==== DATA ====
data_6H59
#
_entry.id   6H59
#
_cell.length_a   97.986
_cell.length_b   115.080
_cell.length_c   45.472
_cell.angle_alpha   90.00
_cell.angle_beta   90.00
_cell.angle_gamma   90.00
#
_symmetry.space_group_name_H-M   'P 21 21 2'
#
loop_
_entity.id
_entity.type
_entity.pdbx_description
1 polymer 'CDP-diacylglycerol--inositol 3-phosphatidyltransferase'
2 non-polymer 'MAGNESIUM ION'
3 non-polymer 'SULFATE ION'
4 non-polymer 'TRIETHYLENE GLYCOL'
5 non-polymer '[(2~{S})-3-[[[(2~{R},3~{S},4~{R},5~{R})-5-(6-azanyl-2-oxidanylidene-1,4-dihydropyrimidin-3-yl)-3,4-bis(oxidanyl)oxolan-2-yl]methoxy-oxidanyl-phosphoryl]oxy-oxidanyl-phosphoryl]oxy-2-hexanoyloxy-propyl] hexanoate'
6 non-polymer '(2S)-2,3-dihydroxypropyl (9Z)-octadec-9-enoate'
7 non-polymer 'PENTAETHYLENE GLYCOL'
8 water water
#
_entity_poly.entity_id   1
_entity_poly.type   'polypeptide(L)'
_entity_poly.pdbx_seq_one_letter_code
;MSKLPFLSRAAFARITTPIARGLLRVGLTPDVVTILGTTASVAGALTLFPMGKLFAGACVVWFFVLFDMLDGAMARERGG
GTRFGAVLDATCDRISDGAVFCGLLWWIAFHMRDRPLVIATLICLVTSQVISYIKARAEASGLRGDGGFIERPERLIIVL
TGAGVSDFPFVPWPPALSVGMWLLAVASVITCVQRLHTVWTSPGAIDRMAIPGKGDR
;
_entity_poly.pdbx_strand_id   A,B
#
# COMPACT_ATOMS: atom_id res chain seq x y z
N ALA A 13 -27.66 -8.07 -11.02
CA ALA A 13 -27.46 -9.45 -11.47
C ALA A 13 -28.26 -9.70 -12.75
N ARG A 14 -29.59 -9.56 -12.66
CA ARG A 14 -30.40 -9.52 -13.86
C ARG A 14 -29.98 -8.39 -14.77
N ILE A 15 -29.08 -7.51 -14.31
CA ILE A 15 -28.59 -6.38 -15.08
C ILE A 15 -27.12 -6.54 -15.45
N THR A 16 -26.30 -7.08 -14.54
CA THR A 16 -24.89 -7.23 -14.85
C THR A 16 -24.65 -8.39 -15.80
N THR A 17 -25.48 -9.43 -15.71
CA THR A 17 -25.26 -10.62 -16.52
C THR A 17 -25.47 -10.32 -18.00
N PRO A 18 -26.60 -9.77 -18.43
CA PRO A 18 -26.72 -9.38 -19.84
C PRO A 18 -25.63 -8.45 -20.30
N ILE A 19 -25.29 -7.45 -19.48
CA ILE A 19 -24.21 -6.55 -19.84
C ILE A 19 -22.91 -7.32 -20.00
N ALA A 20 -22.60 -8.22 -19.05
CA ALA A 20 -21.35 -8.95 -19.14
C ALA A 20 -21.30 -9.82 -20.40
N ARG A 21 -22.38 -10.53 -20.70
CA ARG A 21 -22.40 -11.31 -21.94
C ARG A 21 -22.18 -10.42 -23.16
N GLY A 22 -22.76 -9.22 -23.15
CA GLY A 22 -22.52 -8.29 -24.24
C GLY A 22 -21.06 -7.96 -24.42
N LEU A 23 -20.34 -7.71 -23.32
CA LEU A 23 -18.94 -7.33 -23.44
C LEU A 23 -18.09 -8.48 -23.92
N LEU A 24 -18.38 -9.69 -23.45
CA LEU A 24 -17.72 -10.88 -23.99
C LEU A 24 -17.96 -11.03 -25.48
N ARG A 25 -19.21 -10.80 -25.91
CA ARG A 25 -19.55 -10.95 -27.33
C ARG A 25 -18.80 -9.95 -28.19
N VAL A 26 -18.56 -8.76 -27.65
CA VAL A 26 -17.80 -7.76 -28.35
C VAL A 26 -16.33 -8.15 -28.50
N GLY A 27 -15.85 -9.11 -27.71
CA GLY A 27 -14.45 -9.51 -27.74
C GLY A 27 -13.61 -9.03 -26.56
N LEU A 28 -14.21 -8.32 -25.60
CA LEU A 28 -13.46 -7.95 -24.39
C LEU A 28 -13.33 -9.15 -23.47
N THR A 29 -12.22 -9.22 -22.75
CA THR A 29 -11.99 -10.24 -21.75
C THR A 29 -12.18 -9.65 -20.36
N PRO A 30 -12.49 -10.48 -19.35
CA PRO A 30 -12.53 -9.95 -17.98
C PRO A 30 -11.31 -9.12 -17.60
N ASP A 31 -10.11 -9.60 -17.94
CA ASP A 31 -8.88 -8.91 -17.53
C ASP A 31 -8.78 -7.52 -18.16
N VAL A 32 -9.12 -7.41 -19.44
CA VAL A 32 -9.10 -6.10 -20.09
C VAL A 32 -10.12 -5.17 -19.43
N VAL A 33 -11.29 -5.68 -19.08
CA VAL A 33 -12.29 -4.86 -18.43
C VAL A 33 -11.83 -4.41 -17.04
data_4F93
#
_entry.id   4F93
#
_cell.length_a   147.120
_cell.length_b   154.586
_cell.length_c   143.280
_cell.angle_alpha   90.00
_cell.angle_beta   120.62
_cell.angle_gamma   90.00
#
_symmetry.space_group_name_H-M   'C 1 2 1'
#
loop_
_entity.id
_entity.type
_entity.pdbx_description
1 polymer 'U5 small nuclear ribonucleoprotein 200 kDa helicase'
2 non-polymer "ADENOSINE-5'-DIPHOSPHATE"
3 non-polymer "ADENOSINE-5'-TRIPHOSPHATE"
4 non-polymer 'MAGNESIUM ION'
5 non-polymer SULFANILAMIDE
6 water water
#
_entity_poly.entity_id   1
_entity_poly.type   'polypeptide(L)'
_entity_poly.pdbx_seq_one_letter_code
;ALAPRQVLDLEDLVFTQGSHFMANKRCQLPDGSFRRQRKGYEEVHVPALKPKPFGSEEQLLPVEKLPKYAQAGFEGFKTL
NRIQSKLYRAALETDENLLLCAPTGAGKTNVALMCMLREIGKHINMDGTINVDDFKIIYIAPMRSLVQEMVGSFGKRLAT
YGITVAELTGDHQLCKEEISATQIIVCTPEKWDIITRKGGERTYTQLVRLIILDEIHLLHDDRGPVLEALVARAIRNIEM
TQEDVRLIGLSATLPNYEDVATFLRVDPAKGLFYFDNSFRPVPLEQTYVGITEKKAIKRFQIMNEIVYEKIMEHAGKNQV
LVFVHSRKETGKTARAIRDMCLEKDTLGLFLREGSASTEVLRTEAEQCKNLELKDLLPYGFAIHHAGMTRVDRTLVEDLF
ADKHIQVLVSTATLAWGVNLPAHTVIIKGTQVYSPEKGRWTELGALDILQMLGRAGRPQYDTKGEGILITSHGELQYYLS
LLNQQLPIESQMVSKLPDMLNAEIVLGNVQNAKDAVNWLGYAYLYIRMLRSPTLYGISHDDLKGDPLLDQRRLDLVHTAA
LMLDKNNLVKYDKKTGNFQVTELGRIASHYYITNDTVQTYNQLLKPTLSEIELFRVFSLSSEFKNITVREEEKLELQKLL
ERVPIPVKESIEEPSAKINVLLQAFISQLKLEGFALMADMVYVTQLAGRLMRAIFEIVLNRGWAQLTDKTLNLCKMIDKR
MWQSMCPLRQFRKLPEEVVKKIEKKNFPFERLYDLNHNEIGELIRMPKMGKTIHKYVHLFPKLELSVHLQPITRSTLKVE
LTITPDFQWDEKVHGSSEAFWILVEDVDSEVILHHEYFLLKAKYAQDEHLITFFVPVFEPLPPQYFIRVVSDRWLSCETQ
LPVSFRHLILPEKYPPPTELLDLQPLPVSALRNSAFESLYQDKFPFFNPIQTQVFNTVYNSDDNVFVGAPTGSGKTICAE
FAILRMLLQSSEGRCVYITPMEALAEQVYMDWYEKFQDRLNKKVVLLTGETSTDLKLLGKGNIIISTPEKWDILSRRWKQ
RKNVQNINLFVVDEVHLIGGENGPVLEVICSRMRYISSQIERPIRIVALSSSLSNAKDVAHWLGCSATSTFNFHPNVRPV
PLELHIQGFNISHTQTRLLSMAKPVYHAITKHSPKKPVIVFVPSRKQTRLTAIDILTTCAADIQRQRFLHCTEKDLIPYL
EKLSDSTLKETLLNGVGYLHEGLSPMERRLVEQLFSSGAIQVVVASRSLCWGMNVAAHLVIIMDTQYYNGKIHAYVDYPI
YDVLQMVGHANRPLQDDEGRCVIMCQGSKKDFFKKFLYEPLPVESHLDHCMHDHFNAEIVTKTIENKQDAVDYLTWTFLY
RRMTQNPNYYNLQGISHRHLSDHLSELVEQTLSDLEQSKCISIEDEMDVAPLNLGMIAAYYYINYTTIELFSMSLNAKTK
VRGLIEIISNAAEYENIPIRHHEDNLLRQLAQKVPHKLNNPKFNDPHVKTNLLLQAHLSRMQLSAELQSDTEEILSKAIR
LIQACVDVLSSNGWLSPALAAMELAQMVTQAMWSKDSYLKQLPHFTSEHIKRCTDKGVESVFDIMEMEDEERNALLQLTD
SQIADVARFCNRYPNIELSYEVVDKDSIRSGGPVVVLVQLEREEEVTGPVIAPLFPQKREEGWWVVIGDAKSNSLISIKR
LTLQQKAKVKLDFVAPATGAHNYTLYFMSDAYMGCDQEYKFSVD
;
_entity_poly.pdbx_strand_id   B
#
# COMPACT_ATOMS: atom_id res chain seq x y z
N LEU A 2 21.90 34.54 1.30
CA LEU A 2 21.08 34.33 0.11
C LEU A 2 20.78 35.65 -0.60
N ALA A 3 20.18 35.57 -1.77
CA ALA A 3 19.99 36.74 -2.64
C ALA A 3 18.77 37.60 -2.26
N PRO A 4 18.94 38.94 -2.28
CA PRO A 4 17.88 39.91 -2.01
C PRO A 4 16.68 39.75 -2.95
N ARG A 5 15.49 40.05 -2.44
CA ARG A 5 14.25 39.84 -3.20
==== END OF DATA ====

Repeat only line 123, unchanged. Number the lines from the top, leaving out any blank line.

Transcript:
#